The pub is clean, nar­row like a train car, with can­dles on every table and a line of ceil­ing fans that creak lazy cir­cles over a cop­per plat­ed bar and sparse, wood­en tables and chairs.  Behind the bar, four ter­races of brown, clear, green, pur­ple, orange, and blue bot­tles line the wall.  I see two cof­feepots on hot­plates, and a red tea ket­tle chipped around its base on anoth­er.  A record spins on a gramo­phone with one, creased dent on its flut­ed bell.  I am unfa­mil­iar with the music.

Fishermen in slick boots and hats, sailors in cal­i­co rags, and two pale gen­tle­men – taller and thin­ner than I’ve ever seen, with bald heads and hair­less faces – scat­ter the bar.  They look at us, and I remove my hat, hang my cane in the crook of an elbow.  They resume their cups and qui­et con­ver­sa­tions.  The bar­keep, a man with a wild nest of curly salt and pep­per hair and match­ing beard, looks up from a book.  He wears a white linen suit over an untucked pur­ple dress shirt, sans tie.

‘Head!” He pats a spot on the bar across from him. “Brought a friend?”

Gorillahead pulls him­self onto a high stool.  “Something like that.”  He points a thumb at me, “This is Steamdude,” shifts the thumb to the bar­tender.  “Steamdude, Wayne.”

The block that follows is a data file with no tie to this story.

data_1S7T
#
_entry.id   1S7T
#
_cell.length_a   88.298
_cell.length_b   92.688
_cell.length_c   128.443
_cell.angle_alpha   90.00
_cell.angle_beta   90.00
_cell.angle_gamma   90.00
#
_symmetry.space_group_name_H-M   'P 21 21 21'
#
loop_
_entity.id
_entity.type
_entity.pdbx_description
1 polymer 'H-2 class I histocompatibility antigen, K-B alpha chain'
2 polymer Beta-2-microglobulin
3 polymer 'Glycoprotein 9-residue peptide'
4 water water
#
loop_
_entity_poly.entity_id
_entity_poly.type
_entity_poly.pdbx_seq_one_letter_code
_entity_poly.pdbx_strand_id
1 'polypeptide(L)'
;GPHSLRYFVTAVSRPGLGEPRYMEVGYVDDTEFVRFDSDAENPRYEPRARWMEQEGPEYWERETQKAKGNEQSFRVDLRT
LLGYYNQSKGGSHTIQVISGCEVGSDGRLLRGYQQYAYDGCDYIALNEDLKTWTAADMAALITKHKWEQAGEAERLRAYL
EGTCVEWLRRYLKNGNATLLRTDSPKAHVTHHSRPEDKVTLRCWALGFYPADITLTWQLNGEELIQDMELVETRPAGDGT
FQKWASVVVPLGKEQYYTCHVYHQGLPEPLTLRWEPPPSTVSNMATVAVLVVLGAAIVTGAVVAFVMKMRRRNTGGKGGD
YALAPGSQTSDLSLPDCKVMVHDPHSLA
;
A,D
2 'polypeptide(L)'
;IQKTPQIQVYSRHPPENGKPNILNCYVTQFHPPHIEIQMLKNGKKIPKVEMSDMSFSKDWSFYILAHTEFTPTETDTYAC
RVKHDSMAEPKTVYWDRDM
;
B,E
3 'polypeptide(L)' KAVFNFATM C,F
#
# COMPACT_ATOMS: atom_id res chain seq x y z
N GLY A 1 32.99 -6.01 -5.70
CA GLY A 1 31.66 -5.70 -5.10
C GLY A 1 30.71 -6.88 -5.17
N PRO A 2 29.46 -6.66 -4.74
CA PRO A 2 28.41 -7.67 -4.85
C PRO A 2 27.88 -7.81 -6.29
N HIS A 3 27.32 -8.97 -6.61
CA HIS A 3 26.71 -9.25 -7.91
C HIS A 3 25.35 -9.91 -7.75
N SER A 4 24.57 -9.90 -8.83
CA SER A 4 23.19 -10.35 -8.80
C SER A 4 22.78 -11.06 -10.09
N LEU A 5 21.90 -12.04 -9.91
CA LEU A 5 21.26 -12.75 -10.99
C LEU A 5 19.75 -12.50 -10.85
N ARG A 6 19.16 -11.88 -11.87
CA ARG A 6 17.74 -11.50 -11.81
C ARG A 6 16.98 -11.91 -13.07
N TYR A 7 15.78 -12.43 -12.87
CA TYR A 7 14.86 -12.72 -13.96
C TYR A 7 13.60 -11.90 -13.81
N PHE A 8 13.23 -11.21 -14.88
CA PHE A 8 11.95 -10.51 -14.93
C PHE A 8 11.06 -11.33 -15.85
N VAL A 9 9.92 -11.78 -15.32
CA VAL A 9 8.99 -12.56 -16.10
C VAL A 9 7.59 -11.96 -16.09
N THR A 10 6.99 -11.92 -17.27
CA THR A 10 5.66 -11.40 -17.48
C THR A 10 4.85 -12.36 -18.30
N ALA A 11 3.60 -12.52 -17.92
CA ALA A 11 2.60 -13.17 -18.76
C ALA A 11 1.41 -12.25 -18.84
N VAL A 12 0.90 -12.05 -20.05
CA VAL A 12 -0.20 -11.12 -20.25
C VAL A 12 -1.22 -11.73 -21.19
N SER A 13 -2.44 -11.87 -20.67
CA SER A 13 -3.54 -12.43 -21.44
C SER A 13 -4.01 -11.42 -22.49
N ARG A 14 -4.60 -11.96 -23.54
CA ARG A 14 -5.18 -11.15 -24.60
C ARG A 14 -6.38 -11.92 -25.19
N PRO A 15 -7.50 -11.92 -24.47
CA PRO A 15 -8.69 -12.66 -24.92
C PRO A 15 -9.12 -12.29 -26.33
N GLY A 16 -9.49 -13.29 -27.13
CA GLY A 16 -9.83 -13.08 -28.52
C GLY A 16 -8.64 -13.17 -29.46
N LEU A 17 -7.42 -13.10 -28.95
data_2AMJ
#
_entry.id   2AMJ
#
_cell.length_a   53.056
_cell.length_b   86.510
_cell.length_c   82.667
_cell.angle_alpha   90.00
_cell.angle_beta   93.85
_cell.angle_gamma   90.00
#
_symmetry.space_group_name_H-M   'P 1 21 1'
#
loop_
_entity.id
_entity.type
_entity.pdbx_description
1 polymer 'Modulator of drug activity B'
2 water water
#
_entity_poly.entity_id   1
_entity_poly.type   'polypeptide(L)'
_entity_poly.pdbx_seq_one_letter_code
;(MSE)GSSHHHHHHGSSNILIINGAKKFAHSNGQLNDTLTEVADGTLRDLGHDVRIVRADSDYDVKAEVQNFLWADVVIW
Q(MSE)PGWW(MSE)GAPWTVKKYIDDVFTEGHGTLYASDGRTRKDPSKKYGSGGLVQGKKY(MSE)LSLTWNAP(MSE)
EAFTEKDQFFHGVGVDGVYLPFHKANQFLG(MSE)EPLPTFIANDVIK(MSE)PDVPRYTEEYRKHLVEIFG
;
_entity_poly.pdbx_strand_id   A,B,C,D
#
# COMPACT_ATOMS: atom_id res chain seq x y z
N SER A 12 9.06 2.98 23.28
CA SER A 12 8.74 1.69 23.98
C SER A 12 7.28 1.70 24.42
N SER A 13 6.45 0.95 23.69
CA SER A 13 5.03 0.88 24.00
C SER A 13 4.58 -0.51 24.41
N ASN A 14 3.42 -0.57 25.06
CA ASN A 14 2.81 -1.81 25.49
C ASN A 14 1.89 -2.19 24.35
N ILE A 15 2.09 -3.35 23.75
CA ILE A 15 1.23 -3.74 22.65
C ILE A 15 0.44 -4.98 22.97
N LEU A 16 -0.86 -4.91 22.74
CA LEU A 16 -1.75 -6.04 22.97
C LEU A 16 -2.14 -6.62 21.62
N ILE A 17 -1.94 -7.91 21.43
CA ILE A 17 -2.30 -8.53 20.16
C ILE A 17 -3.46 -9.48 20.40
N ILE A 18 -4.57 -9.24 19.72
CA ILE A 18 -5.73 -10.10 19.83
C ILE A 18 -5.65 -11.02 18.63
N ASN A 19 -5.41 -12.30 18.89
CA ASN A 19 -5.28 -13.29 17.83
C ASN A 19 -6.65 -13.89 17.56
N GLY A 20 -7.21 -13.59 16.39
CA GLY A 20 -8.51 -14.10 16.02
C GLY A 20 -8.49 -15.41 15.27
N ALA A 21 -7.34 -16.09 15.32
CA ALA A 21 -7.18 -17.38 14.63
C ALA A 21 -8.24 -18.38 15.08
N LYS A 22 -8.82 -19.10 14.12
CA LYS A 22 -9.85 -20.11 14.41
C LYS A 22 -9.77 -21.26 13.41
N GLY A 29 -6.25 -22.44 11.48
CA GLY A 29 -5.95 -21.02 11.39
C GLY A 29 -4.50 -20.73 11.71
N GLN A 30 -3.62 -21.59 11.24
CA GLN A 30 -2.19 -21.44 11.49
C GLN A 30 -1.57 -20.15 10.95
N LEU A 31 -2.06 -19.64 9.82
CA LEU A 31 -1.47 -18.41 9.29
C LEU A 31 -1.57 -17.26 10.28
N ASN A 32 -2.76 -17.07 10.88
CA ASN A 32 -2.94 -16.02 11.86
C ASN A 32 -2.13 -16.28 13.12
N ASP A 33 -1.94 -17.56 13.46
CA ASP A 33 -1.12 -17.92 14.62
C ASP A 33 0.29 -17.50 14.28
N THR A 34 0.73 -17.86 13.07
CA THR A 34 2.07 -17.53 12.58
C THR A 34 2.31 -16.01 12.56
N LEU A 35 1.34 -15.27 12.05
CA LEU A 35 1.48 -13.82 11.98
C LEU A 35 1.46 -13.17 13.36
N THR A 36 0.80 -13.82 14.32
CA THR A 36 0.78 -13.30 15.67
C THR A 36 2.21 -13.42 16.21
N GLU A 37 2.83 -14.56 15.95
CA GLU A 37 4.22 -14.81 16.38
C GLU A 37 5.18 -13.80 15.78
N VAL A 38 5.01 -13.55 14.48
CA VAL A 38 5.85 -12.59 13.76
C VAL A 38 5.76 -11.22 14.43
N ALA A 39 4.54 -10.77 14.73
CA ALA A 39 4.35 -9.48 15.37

I hold out a hand.  “A plea­sure, sir.”

Sure.” He shakes my hand.  “The usu­al, ‘Head?”

Gorillahead pinch­es the wide bridge of his wrin­kled nose, scratch­es at the cor­ner of one eye, and nods.  Wayne marks his place and puts the book under the bar.  He comes back with a short, fat glass, and drops in two rough chunks of ice.  He grabs a clear bot­tle stuffed with lime peels and filled with pale green flu­id, swish­es it in a few tight cir­cles before pour­ing two fin­gers of liqueur, a top of seltzer.  He gar­nish­es it with a pink paper umbrella.

For the gen­tle­man ape,” he says.  “On your tab.”  Wayne puts both hands on the bar, leans.  “You brought me some­thing?”  He nods his head to one side, quick. “This one’s like read­ing a text­book.  I need some­thing with tits. Or action.  Both. Got any more Hemingway?”

Gorillahead umbrel­la out of his drink, sips. “I’m tapped.”

Wayne stands.  “I’d set­tle for some Donne.  Anything.”

Too late in the sea­son.”  Gorillahead stirs his drink with a fin­ger.  “No more runs ‘til win­ter.”  He puts the fin­ger in his mouth, and shrugs.  “Sorry.”

Don’t wor­ry about it,” Wayne says.  He waves a hand.

Come by tomor­row.  I might have some books you can borrow.”


Yes,” Gorillahead says. He chuffs, laugh­ing, and his shoul­ders jerk up and down.  “Some even have pictures.”

Wayne claps his hands, rubs them togeth­er.  “That’s what I’m talk­ing about.”  He grins. One of his front teeth, just a bit crooked, over­laps anoth­er.  His eyes get big and his eye­brows rise.  “That reminds me,” he says, holds up a fin­ger.  “Stay right there.”  He scam­pers off through a door to one side of the bar and goes upstairs.

Footsteps stamp through the ceil­ing, one way then the oth­er, back again, and he returns, breath­less, with a pack­age in one hand.  He puts a tape-cocooned card­board box on the bar in front of Gorillahead.  “Happy birthday!”